Typical. How many times do we see information on the internet thats not totally accurate? Although maps such as Google Maps should be accurate enough for people to trust them this wasn't the case. Who knows why there is this random island that doesn't actually exist on the map?

Jason Schneider's curator insight, April 9, 2015 11:15 PM

I'm attempting to look up this island on google maps and I can't seem to find it. This island is known as "Sandy Island" and I even typed that up. Apparently, when they sailed to this "island", they pretty much sailed through it without noticing. Based on the fact that geographers had to map the ocean floor, my guess has something to do with the fact that the tides rise up at night to the point where it covers the whole island at some points.

 
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Cartography And Conflict

Cartography And Conflict | Ms. Postlethwaite's Human Geography Page | Scoop.it
A newly issued Chinese passport featuring a map that lays claim to disputed territory with several neighboring countries is only the latest case of cartographic aggression.


"Maps, like statistics, can lie — or at least tell only one side of the story. As often as not, they can belie the level of actual governmental control or the ethnic and social realities on the ground. And competing views over 'who owns what' invariably fuel nationalistic fervor."


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Meagan Harpin's curator insight, October 15, 2013 9:22 PM

Maps can lie, or at least only tell one side of a story. China sparked an international uproar over their new passports that features a map of China. The map includes territories claimed by India, Vietnam, the Philippines and Taiwan.

Flo Cuadra Scrofft's curator insight, March 24, 2015 1:23 AM

The article points out various cases in which cartography has been used not to show geographical data and the boundaries of different countries, but had rather been used to show political ambitions. Some examples are the map of Guatemala that included Belize as part of it, which dates from a decades-old territorial dispute between the two countries; the recent approved Chinese passport, which includes a map of the country that contains territory claimed by India, Vietnam, the Philippines, and Taiwan; and the different maps published by Peru and Chile that included different sea borders, an issue that dates back from more than 100 years.

Reflection- as the article says, "maps, just as statistics, can lie". It is crucial for people not only to know how to interpret maps, but also to be aware of their source and the history behind a map drawn in a different way. I think maps, in order not to be misleading, should show updated information of the boundaries between countries, and should not, by any means, show the territorial desires of a particular country.

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TODALSIGS

TODALSIGS | Ms. Postlethwaite's Human Geography Page | Scoop.it

TODALSIGS is an acronym for remembering the most basic elements of a good map.  This interactive briefly explains what each of the letters represents and how it is connected to map-making.  If this particular introduction is either too advanced or too basic for your students, simply run an internet search for the term TODALSIGS to find many other lesson plans and resources that might be more applicable to your institution (including this example-rich slideshow).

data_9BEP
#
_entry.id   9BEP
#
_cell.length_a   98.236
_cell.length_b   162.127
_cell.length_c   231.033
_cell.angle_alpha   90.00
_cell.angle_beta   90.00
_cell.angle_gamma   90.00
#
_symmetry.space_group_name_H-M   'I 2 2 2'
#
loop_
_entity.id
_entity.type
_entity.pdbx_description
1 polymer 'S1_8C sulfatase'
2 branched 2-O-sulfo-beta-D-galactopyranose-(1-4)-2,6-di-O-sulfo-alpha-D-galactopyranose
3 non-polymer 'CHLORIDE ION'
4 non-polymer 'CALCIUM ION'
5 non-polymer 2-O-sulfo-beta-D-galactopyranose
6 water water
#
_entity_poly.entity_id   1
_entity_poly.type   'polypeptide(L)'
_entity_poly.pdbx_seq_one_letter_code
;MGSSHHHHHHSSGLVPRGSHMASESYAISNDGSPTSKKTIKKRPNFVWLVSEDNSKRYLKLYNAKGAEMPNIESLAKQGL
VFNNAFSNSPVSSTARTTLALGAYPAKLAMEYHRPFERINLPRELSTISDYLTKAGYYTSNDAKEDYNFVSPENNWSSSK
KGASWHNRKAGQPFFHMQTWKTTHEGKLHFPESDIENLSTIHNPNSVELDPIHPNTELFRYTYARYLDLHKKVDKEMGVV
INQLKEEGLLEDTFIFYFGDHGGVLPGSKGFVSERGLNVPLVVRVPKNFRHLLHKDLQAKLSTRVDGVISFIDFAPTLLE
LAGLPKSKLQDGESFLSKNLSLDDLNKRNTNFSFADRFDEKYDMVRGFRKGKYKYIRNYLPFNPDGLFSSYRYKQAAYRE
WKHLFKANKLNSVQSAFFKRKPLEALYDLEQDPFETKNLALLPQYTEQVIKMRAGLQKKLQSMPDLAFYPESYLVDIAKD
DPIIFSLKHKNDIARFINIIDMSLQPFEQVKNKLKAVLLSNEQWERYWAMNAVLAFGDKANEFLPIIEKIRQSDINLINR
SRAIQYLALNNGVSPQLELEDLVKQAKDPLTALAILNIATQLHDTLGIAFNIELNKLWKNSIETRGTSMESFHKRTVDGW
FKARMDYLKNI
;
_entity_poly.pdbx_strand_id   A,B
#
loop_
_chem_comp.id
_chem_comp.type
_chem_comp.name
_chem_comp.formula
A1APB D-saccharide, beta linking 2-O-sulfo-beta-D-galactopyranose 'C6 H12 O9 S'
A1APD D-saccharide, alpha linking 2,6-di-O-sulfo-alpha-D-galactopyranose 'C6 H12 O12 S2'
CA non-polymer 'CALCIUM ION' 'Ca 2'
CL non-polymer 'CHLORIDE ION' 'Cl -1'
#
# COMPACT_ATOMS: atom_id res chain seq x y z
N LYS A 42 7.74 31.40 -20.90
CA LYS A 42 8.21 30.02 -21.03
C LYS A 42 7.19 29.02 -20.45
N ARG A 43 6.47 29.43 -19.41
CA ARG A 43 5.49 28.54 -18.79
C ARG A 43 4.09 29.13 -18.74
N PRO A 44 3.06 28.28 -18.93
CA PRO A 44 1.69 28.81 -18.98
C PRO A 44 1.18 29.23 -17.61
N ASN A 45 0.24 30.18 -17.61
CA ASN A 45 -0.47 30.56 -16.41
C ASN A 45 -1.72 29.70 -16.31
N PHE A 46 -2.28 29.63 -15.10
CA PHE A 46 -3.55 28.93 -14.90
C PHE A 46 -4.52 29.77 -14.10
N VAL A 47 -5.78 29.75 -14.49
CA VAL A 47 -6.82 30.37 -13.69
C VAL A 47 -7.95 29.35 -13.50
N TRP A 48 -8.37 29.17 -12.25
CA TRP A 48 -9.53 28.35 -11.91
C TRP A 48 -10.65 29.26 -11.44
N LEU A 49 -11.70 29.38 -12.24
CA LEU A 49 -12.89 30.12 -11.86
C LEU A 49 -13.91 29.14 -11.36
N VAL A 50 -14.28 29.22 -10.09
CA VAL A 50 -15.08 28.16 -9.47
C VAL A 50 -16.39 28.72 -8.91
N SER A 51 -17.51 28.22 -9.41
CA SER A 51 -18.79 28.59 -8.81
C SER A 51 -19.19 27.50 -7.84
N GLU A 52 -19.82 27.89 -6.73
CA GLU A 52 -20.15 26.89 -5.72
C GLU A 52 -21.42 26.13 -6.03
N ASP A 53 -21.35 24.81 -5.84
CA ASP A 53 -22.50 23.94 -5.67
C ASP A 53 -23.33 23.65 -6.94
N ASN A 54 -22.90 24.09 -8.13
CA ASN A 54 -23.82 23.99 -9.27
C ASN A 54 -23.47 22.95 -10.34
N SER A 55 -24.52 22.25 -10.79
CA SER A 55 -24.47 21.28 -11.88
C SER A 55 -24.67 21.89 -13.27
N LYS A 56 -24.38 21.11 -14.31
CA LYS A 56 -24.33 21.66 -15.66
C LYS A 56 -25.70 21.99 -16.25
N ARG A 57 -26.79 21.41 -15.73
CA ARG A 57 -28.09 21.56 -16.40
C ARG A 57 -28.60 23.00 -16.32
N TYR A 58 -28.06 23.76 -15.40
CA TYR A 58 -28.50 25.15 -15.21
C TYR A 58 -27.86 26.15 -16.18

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Seth Dixon's curator insight, September 13, 2013 2:27 PM

TODALSIGS is an acronym for remembering the most basic elements of a good map.  This interactive briefly explains what each of the letters represents and how it is connected to map-making.  If this particular introduction is either too advanced or too basic for your students, simply run an internet search for the term TODALSIGS to find many other lesson plans and resources that might be more applicable to your institution (including this example-rich slideshow).

Wade Lytal's curator insight, September 2, 2015 8:32 AM

Good review of TODALSIGS

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Guerrilla Cartographers Put Global Food Stats On The Map

Guerrilla Cartographers Put Global Food Stats On The Map | Ms. Postlethwaite's Human Geography Page | Scoop.it
The mapmakers have amassed some 80 maps for Food: An Atlas, ranging from surplus in Northeast Italy to meat production in Maryland. The goal is to spread information about various food systems so they can be adapted locally.


Social media is enhancing digital cooperation to enable some intriguing grass-roots projects such as this one. 


Tags: food, agriculture, mapping.


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OpenStreetMap

A animation showing edits to http://OpenStreetMap.org over the period 2007-2012.

 

OpenStreetMap recently had it's "State of the Map" conference (Oct. 13-14) in Portland, Oregon. This video was embedded in a great article entitled "The New Cartographers" that summarizes some of the current issues discussed at the conference as well as concerns that confont the project.  The project has experienced exponential growth and is a major player in the world of online mapping (think Wikipedia for maps).  

 

Questions to Ponder: What are some advantages (and disadvantages) to an open source mapping data set?  What do you imagine is the future for the world largest open-source mapping data?  

 

Tags: mapping, cartography, geospatial, social media.


Via Seth Dixon, FCHSAPGEO
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Matthieu CLEMENT's comment, October 22, 2012 11:34 AM
excellent !